One Sunday afternoon, Kalamazoo and I channel-surfed from the couch, for me a mindless respite from the classroom and for him a break from crouching on the deck in tiresome surveillance of squirrels and birds. We happened on a rodeo and got caught up in the interplay between man and beast, hooves thudding, horses and bulls snorting, flailing-armed cowboys defying gravity. He sat up on his cushion, tail twitching, ears pricked.
Yet, as the events rolled by, the cowboys proved to be mediocre: the bronco riders never lasting long, the bull riders averse to digging in their spurs, and the steer wrestlers inept at forcing their animals to the ground—like Hollywood actors more than the real thing. Mooze returned to washing behind his ears and I reached for the remote.
I’m not sure which of us started the snide remarks, but when I said, “Mooze, I can ride and rope and wrestle as well as those jokers,” he was quick to agree.
“You took the words out of my mouth, Jimbo.”
I went on to say that it might be fun to try that steer wrestling right here in the apartment. Mooze gave me one of his sidelong glances and yawned. I took that gesture as a subtle challenge. He thought he had me pegged as a talker rather than a doer. I’d show him. Instead of our usual games involving a flashlight or balls, we verged on a more sophisticated brand of play.
Over the past year we’d grown more co-dependent, each still in a funk from the loss of a significant other. I hadn’t had to deal with death, only divorce, but Mooze had lost Della, his Siamese buddy ever since they arrived from the animal shelter six years before. In case you’re wondering about these names, they came from a line in a Hoyt Axton song, “Della and the dealer and a dog named Jake and a cat named Kalamazoo.”
A brief argument ensued about who should be the cowboy. Much as I hated to use the line of reasoning, I convinced him that I simply would not make a good steer since I’d have to fake the four legs by crawling about, and I simply couldn’t buck my rear end properly. He was most disappointed because, as the steer, he wouldn’t require a costume. This cat truly loved to dress up. Another time he wore a red bandana for days after we watched The Cowboy.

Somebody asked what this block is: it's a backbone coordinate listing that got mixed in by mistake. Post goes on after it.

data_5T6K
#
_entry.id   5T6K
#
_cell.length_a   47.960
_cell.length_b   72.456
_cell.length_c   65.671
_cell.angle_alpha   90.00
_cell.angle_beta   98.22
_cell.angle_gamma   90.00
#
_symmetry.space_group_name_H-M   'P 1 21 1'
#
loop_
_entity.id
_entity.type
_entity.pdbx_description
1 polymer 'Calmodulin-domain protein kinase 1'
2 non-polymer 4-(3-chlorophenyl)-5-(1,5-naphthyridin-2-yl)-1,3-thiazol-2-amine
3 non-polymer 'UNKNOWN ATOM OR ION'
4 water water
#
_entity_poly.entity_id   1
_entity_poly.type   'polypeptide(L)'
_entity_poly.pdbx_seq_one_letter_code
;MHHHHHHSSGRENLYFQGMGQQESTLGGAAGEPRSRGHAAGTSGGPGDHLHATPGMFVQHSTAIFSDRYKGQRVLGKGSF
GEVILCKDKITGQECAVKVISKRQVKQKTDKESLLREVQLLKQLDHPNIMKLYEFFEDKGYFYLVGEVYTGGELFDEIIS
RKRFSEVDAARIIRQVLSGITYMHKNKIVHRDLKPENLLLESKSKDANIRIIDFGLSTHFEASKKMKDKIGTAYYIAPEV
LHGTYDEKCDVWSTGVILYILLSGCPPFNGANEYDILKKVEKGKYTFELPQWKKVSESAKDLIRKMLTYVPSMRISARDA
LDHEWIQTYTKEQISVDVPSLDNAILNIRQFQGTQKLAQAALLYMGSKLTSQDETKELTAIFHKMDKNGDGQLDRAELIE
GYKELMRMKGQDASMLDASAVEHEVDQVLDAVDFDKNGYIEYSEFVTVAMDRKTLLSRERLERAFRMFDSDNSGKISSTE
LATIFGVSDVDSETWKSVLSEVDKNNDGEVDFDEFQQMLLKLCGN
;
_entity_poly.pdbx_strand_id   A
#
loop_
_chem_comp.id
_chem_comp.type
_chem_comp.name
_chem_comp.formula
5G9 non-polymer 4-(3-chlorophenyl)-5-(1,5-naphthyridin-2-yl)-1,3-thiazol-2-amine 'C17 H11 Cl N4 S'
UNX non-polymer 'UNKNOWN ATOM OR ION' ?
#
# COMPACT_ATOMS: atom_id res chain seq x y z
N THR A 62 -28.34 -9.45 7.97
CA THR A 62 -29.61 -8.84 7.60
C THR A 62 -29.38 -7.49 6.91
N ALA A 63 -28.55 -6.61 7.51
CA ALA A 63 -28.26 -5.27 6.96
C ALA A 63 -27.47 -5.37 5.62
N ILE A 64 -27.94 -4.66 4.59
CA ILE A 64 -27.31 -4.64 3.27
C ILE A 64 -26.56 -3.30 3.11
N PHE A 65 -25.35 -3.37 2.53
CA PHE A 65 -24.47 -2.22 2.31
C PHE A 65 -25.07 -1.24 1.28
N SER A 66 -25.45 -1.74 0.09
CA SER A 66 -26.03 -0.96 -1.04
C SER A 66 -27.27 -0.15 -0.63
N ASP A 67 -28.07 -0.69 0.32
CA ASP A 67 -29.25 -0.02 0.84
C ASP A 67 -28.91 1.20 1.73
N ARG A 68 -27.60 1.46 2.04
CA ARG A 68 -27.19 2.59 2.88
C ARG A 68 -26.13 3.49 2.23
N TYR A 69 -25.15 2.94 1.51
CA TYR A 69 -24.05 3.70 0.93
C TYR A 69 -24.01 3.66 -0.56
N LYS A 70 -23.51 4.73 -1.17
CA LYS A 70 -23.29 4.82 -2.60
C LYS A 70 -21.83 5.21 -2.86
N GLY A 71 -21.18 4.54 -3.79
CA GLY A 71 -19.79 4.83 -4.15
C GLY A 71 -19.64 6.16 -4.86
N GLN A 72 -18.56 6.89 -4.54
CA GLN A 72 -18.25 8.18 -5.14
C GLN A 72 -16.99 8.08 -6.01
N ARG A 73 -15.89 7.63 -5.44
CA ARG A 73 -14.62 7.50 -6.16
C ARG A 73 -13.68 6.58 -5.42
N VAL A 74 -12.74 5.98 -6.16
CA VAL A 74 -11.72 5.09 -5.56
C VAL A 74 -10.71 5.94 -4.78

So as not to hurt his feelings, I prepared for the game by dressing minimally—jeans, a plaid shirt, an old straw cowboy hat, and boots. I knew the boots would set him off, but how could I be a cowboy without boots? I avoided the bandana and, of course, wore no spurs. We fashioned a pen out of a cardboard box, setting it on its side and using the top flap for a gate. He got in and I closed the lid then climbed up on the sofa, holding one end of the string that we had attached to the gate.
I made like an announcer. “Ladies and gentlemen, welcome to the annual El Paso Rodeo.”
The steer broke character long enough to sing the first two lines of his favorite Marty Robbins song.
I cleared my throat. “Our next contestant, appearing here for the first time, is Rusty Hawkins from Mesquite, Texas.”
Mooze wrinkled his nose. “You made up that town name, right, Jimbo? I like the sound of it.”
“Enough of this palaver,” I said. “We’re ready for action.”
I pulled open the gate. Mooze bounded out and charged along the sofa. When he got within range, I sprung down toward the little steer. My momentum landed me leaning forward rather than backwards like they do on TV, so I couldn’t dig in my heels. I ended up in a crouch looking, I’m sure, something like a frog. I reached over and grabbed Mooze by the ears and proceeded to wrench his neck until his chin pointed toward the ceiling.
This was one time I wished I’d had his rear claws removed. He evidently thought I’d been too rough on his ears, so he easily escaped my grasp, nipped my hand, and rolled over to start those hind legs pedaling against my forearm.
“Mooze, stop. Please.”
He glared at me, shook off the discomfort in his ears, and licked the imaginary wound on his left foreleg. Momentarily, we commenced to laugh and decided to give it another try. I promised that if we got it down right, I’d let him be the cowboy.